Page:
How to Get Married

There are lots of adult Mormons who are single who would like to marry, but for whom it hasn’t happened yet. Let’s collect our ideas for how one should go about this particular quest. I’ll get us started with some ideas of my own.

First there is a theological issue, for which there are basically two schools of thought in the Church. Does each of us have a single soulmate whom we promised in the Preexistence to find and wed? This is the romantic view of John Taylor and Saturday’s Warrior. Or is it the case that any righteous LDS man and woman could be happily married, as SWK maintained? I think SWk went too far (perhaps intentionally as hyperbole to press the point), but between these two schools of thought I prefer the pragmatism of SWK over the romanticism of Pres. Taylor. And it seems to me that if one is able to come to this view of things, it will result in a more realistic search for a spouse and will improve the odds of successfully marrying. (That is, if one holds to the idea of a single soulmate there might be a tendency to keep looking for that perfect person rather than going for the almost perfect person at hand.)

Second, I view this as a venn diagram, with two overlapping circles. One circle represents the universe of those of the opposite sex whom we would be willing to marry, and the other represents the universe of those who would be willing to marry us. The potential candidates are going to fall in the space where the two circles overlap. So it’s sort of like financial management, where you can either rein in expenses or increase income or both. One strategy is to increase the universe of people you would be willing to marry (by becoming more open to different possibilities), and the other would be to increase the universe of those who would be open to you as a partner. For men, this latter point would include things like hitting the gym, making sure your hygiene is impeccable, buying some new clothes, not living with your mother, etc. The idea is to increase the overlapping space in the diagram and increase the odds of success.

So what are some of the key bottlenecks? One is whether you are going to limit yourself to Mormons as possibilities. When I was young, I never would have even considered dating outside the Church. But if I were in that position now, I think I would be more open to it. What are your thoughts about this issue? (One possibility is to convert your spouse, but what if he doesn’t convert–are you going to call off the romance then? It’s a difficult issue.)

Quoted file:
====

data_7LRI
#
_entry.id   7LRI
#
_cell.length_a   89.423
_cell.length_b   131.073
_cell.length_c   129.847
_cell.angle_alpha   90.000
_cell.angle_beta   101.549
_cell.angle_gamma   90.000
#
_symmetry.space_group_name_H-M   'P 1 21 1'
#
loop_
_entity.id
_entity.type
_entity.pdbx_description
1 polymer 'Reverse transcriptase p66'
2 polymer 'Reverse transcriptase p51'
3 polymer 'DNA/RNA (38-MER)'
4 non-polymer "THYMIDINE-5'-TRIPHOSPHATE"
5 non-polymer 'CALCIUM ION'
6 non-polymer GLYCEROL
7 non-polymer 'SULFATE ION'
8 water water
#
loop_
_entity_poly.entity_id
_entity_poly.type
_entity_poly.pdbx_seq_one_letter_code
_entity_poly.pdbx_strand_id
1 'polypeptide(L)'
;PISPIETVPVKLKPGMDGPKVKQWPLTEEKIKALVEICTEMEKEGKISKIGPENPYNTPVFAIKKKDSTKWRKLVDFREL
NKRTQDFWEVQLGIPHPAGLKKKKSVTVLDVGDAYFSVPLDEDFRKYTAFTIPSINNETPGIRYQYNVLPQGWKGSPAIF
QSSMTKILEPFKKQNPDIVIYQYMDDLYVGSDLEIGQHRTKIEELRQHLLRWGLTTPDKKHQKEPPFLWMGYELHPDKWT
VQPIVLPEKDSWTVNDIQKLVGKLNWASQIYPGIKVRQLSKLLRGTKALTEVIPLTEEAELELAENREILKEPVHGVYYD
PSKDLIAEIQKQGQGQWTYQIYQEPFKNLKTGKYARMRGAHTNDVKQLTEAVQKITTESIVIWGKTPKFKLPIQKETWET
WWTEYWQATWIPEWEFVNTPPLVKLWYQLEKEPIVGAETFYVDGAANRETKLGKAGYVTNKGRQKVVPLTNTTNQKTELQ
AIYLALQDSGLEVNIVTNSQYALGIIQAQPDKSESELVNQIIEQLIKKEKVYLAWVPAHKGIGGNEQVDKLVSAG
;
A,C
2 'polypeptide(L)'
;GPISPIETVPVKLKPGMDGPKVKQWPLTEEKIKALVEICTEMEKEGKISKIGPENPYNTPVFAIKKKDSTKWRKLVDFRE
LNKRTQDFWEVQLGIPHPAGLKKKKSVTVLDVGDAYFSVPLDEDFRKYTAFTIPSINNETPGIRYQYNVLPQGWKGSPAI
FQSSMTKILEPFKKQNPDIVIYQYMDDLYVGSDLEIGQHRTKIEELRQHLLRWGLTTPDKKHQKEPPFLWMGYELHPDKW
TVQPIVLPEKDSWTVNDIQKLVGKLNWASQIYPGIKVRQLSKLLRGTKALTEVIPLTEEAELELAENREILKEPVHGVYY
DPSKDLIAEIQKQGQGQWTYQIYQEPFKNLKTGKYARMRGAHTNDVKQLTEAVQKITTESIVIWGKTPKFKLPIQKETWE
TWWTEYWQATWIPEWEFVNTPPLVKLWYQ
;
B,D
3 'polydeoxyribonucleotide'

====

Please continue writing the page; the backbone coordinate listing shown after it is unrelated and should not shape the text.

Another bottleneck is geography. There are lots of LDS singles, but typically only a small number live in your immediate area. One way of dealing with this is by using internet dating sites. (Any experiences out there–whether positive or negative–with such sites?) Another would be to do some traveling. There are some singles here in the Chicago area who for their vacations go to places with a high density of LDS singles and spend a couple of weeks meeting new people that way.

What do people think about involving family and friends in setting you up? Has this worked for you, or do you have horror stories? I’m sure one problem is that people tend to think that if you’re both Mormon, that’s all in common that you need. So it might be helpful to be a little more specific with them what you are looking for.

There’s a lot more to think about when searching for a spouse, so let’s turn it over to your thoughts and experience and advice. What works, what doesn’t?


  1. My husband, who was 34 when we married, says, “It doesn’t happen until it does.”
    There’s a lot to that.
    My daughter just had her first big break-up, and of course wondered if she’d ever get married (now that she’s eighteen). We talked about why that short, idealistic, gaggingly romantic courtship hadn’t worked, and came up with one answer: the guy had a list he was filling, and she didn’t have one or two of the “vital” characteristics. (Now, I secretly knew that if that marriage had happened, the guy would’ve hated me, because it became very clear that he was a conservative Mormon who got nervous if something didn’t have the official Church seal on it. I do not have the official Church seal on much of what I do. So I was glad I won’t have to negotiate that kind of territory.)

    The lists I’ve seen are silly and self-serving. I’m sure I had one of my own way back when. My first marriage cured me. After my divorce, I was looking for a man who would be kind to me and to my daughter (it makes a big difference when you’re looking for a father to your child, not just a spouse for yourself), loyal to the Church I loved, and simply GOOD. Bruce Young was and is all of that. And if he had a list of the characteristics his wife would embody, I am certain that he would find it laughable now. I’m also certain I have very few of those “vital” attributes. (He wanted a dark-haired beauty with olive skin.)

    People lined him up all the time, and it was absurd. I used to line up his brother (who was 45 before he got married), and finally realized that I didn’t have to play matchmaker to the world. It made my relationship with him much better. And eventually, he met HER, and “it happened.”

    It mattered to me to marry a Mormon, though I suspect I will have at least one non-mormon daughter-in-law. And that WON’T matter to me. At least not in any way I’ll make known.